Even in warner states, you need to be prepared for winter driving. Many people hit the mountains to ski or hike. Winter is fast approaching and that should remind you to think about two things. First, now is a good time to review your auto insurance program and second, it is time to start thinking about how driving conditions may change in the next number of months. It might be heavy rain, snow and or even fog, being prepared can help get you safely to your destination.
Winter weather changes almost daily and road conditions can create serious concerns and worries. There are some things you can do to prepare yourself for winter driving:
1. Know the road conditions before you travel.
2. Never warm up a vehicle in an enclosed area, such as a garage.
3. Use all-weather or studded tires.
4. Use your seat belt every time you get into your vehicle.
5. Make certain your tires are properly inflated.
6. Keep your gas tank at least half full to avoid gas line freeze-up.
7. Keep an emergency kit in your trunk.
8. Drive below the speed limit in hazardous conditions.
9. Winterize your car with fresh antifreeze, a good battery, operating exhaust system and oil that will withstand the rigors of cold weather.
10. If possible, avoid driving until the roads are safe and passable. You don't want to slide off the road, and road crews don't want to plow around disabled vehicles.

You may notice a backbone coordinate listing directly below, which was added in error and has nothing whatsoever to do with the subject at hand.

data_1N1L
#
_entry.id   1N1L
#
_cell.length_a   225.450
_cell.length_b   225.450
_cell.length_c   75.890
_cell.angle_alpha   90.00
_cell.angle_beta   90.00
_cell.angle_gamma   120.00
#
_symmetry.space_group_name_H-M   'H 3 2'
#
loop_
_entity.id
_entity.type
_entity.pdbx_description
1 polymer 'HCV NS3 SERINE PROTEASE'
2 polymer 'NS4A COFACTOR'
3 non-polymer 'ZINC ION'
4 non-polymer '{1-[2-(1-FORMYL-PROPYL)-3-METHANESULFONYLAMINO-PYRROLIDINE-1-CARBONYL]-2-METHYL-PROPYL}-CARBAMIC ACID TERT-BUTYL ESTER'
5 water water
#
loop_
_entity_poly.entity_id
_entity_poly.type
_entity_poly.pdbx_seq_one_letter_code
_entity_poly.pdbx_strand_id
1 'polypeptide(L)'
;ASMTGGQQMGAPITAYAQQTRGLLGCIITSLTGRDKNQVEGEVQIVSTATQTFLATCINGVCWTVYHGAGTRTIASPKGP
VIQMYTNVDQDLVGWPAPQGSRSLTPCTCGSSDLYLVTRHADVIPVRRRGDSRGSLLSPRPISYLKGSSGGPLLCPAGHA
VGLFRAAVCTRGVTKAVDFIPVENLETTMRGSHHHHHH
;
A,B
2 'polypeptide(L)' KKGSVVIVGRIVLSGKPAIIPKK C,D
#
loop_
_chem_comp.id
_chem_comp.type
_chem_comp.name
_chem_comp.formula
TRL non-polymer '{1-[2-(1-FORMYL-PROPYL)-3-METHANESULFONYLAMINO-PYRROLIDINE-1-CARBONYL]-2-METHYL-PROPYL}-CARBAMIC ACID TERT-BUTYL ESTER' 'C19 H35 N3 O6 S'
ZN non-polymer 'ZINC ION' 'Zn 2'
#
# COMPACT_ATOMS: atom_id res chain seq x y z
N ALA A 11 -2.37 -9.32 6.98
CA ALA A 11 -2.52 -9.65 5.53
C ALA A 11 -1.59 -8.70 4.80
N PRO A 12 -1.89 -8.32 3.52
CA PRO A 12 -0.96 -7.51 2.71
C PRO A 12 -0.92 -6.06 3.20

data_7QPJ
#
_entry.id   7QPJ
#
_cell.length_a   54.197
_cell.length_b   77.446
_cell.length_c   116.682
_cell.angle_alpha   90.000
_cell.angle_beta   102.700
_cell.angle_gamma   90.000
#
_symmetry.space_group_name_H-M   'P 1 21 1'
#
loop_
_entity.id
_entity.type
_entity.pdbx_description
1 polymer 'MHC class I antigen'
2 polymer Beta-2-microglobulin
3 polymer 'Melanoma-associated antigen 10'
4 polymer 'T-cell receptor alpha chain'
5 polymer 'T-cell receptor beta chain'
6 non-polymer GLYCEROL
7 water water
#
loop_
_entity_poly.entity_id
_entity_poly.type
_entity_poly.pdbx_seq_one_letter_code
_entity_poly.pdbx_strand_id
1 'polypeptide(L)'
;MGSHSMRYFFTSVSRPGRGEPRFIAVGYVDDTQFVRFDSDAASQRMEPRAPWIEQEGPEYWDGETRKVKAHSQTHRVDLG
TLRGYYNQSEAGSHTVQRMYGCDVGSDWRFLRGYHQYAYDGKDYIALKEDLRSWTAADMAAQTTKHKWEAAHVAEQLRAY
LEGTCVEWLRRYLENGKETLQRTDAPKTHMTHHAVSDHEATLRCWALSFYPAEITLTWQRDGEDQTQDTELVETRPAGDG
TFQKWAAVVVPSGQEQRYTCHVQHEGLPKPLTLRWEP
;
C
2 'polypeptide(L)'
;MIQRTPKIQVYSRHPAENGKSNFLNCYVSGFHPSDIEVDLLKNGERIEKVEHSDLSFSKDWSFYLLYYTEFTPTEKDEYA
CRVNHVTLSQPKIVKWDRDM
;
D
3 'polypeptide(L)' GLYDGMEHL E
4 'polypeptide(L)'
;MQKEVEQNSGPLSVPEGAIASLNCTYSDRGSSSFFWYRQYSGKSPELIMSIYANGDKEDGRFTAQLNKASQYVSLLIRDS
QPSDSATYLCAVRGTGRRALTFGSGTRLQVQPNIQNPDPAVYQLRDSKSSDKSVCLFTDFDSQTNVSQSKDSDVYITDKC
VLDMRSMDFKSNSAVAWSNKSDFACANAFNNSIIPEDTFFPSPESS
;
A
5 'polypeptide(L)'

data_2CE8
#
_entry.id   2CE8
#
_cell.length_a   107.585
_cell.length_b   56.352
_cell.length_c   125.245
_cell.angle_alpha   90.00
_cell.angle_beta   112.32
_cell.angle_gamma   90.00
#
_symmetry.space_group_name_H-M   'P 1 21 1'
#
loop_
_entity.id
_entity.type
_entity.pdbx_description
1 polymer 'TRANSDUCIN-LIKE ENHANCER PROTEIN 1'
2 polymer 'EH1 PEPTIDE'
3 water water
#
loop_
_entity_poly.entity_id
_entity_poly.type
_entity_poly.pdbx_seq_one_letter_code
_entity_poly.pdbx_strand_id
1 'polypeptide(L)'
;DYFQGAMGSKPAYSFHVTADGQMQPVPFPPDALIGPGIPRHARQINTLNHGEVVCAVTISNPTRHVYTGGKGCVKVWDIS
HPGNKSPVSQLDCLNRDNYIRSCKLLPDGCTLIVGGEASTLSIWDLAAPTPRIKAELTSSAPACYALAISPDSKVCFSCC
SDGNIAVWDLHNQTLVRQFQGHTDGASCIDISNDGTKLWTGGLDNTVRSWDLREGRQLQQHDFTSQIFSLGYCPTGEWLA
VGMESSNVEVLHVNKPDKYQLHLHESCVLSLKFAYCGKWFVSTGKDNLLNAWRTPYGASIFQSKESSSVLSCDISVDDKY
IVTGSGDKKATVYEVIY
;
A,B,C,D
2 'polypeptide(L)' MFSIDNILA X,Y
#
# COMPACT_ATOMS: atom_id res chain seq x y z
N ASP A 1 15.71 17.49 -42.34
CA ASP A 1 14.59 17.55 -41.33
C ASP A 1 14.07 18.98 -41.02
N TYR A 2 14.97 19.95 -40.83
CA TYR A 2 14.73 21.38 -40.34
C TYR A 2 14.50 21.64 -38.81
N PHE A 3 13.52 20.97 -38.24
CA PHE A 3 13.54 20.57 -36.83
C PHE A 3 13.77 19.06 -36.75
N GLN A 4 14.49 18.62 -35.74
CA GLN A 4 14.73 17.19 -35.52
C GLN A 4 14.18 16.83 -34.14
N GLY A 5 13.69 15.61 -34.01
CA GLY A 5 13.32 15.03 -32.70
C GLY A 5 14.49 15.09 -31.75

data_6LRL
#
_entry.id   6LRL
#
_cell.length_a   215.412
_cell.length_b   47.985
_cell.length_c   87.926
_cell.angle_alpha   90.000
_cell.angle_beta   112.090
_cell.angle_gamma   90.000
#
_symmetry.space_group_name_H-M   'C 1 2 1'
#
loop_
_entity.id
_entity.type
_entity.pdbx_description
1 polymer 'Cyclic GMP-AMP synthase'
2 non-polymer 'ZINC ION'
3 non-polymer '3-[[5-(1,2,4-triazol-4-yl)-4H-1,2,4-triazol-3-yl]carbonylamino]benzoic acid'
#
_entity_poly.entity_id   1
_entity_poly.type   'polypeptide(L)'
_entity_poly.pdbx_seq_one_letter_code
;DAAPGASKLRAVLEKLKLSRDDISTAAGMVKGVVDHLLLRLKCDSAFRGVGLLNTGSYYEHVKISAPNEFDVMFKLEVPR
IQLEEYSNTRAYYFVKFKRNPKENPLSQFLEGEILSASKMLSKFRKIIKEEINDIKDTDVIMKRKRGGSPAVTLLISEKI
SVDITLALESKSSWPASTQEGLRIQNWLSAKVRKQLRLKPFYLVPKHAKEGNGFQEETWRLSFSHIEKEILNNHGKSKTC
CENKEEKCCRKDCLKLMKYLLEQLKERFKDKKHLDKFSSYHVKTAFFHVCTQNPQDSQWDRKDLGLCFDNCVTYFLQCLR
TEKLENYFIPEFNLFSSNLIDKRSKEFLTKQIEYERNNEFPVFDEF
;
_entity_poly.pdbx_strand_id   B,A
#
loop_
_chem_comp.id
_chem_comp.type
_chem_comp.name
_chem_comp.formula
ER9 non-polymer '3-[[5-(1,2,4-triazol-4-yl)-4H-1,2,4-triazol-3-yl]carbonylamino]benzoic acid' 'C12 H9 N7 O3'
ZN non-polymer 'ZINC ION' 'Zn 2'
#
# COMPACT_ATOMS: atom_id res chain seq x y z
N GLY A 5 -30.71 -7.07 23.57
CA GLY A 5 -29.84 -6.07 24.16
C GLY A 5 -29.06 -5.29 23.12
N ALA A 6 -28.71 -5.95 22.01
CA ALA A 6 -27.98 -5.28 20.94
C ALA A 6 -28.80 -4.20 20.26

11. Do a thorough pre-trip inspection of your vehicle paying special attention to your tires, brakes, windshield wipers, and windshield wiper fluid.
12. Allow extra room between vehicles.
13. Brake early, brake slowly, brake correctly, and never slam on the brakes.
14. Let someone know where you'll be going and when you expect to arrive or return. Tell them to call authorities for help if you don't get back or check in within an hour of your estimate.
Keeping up with car maintenance year-round is important, but it carries added significance in the winter to prevent becoming stranded. As always, try to time your routine maintenance ahead of long-distance travel. Putting off service today can turn into an expensive problem down the road.